ICT4D 2.0 took form in the 2010s, with a focus on integrating technology into specific development sectors. This was the era of the e’s and m’s — e-government, e-health, e-learning, m-health, and m-education, to name a few. With 2.0 there was a focus on people as individuals, with agency, with preferences, and with a unique phone number. It was the sector recognizing that with the proliferation of more personal-use technologies, services should be personalized to the sector-specific need for that individual.

Many organizations, teams, and people still are living within “ICT4D 2.0.”

The idea has been that this technology thing, the digital tools, data integration — they all serve as instruments, supplements, or add-ons to the “traditional” work of social impact and international development.

But we’ve also already moved into a new phase — a new paradigm. “Digital” hasn’t just become a critical tool — it’s become everything. It has shifted from being a separate entity or tool to “show and tell” to the essential fiber of development work. Our sector is to digital what water is to a fish — so ubiquitous that it’s become almost invisibly non-distinct.

Digital tools, data, and software have “eaten” the world, and they’ve consumed the  global development space. It’s no longer about one-off digital platforms or tools here and there; it’s the all-consuming landscape of digital transformation, where technology is seamlessly woven into and mediates every aspect of our lives, and, it goes without saying— not always for good!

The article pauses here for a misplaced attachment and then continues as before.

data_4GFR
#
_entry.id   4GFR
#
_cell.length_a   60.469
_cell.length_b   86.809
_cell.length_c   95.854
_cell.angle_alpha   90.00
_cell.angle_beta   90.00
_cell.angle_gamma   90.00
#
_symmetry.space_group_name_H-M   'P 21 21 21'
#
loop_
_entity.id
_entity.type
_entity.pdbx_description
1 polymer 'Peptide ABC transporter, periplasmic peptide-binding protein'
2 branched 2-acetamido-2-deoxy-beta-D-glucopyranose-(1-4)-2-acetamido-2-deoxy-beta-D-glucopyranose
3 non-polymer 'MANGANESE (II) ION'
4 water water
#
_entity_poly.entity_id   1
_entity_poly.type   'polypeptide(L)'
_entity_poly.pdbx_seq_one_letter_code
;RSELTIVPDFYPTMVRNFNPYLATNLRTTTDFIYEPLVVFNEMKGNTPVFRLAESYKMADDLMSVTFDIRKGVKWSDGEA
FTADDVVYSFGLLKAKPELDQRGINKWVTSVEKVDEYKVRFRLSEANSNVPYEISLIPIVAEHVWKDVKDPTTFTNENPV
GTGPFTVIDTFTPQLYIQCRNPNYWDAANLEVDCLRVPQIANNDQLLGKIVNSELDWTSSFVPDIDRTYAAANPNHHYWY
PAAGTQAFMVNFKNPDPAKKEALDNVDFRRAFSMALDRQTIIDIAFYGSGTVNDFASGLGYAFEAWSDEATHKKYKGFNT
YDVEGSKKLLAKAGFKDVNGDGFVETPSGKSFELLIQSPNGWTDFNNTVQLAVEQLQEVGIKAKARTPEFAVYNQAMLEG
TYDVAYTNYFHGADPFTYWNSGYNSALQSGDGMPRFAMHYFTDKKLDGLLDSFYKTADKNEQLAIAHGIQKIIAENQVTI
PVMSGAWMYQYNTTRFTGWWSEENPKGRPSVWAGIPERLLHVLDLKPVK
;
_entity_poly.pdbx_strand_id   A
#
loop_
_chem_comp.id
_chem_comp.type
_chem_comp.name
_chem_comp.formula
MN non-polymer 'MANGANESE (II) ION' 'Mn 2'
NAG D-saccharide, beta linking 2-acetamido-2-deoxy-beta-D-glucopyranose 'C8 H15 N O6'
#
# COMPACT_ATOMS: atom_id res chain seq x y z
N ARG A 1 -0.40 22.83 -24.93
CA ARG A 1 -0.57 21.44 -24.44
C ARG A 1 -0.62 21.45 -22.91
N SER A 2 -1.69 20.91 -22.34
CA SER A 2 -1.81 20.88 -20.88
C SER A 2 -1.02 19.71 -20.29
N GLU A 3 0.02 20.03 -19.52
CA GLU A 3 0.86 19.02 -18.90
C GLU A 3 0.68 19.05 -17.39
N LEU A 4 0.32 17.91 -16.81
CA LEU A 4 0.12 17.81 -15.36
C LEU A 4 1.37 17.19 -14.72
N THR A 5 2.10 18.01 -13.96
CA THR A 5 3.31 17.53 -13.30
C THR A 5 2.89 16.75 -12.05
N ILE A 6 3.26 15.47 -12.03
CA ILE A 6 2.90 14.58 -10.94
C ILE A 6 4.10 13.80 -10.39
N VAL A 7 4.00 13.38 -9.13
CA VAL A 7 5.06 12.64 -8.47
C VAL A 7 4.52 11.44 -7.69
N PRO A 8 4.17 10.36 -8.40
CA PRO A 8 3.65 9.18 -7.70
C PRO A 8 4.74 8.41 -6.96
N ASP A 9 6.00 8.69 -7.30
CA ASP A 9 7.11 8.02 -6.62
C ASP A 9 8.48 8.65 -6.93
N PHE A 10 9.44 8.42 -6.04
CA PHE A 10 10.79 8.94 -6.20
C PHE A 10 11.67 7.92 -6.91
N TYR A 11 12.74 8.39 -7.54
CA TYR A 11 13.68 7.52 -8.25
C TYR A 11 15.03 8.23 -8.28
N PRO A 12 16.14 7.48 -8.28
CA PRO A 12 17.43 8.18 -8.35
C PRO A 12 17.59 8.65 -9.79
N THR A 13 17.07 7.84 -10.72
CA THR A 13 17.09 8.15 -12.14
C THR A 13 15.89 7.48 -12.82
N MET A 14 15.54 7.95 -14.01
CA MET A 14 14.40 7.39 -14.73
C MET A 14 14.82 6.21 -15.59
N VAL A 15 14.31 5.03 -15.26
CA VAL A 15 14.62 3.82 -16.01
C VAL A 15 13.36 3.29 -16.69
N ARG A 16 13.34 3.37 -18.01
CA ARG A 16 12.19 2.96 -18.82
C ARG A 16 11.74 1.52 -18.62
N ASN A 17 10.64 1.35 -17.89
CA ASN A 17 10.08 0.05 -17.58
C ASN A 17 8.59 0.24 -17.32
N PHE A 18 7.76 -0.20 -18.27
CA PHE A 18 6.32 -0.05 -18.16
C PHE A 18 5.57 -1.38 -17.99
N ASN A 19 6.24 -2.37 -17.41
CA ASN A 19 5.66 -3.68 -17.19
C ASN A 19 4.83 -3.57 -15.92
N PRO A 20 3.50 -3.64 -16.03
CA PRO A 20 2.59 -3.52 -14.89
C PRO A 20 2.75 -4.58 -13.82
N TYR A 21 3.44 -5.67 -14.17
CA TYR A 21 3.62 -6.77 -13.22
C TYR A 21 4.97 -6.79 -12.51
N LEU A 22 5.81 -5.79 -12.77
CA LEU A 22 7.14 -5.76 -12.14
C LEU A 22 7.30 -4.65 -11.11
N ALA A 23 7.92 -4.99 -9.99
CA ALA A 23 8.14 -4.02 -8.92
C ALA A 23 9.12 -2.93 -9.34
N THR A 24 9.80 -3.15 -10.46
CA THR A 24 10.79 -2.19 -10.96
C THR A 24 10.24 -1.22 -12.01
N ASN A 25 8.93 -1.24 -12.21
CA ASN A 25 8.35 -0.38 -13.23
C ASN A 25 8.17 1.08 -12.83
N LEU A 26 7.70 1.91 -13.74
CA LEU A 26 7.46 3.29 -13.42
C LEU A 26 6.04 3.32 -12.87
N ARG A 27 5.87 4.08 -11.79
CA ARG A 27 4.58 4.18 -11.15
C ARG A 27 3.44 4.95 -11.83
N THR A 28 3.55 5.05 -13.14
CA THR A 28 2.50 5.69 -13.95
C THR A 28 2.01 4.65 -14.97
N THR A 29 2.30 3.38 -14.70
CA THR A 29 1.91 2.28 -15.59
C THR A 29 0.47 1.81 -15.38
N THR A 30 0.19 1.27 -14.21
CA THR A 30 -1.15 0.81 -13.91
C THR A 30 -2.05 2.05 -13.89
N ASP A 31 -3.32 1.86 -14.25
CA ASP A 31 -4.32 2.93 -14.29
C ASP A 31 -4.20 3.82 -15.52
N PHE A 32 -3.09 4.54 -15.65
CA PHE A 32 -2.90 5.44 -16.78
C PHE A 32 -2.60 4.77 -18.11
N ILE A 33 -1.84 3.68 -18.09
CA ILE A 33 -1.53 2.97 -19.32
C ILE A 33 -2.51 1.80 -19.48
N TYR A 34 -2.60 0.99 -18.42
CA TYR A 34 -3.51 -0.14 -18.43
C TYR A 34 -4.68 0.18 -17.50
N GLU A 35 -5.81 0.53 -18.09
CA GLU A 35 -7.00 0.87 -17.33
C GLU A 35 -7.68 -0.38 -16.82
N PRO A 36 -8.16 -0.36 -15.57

Where does that leave us with ICT4D? There are three main reasons why the term isn’t up to the task: scope, complexity, and specialization.

Three shortcomings of ICT4D

1. Scope

The ICT4D umbrella has had to become remarkably large to accommodate everything everyone wanted it to be. Here is just my sampling of the categories that you’ll find under the umbrella of ICT4D today — I’m sure there are many others!

This is a lot. All are incredibly important areas, but far too much for ICT4D to orchestrate under its cross-cutting applications.

2. Complexity

In addition to becoming unwieldy under its own weight, the underlying systems of ICT4D have become much more complex. Or, at the very least, we’re now recognizing a complexity that was likely there all along. Here are some recent examples that are now common-place in the tech-for-good discourse: technology is not neutral; technology is an amplifier; it’s a Wicked problem; it’s a complex, adaptive system.

And in case you thought we had any chance of getting a handle on things, generative AI has come along to completely and profoundly rock the tech and social impact space — no doubt with some incredibly exciting opportunities, but also with many potential challenges in areas such as inequality, privacy, and ownership.

3. Specialization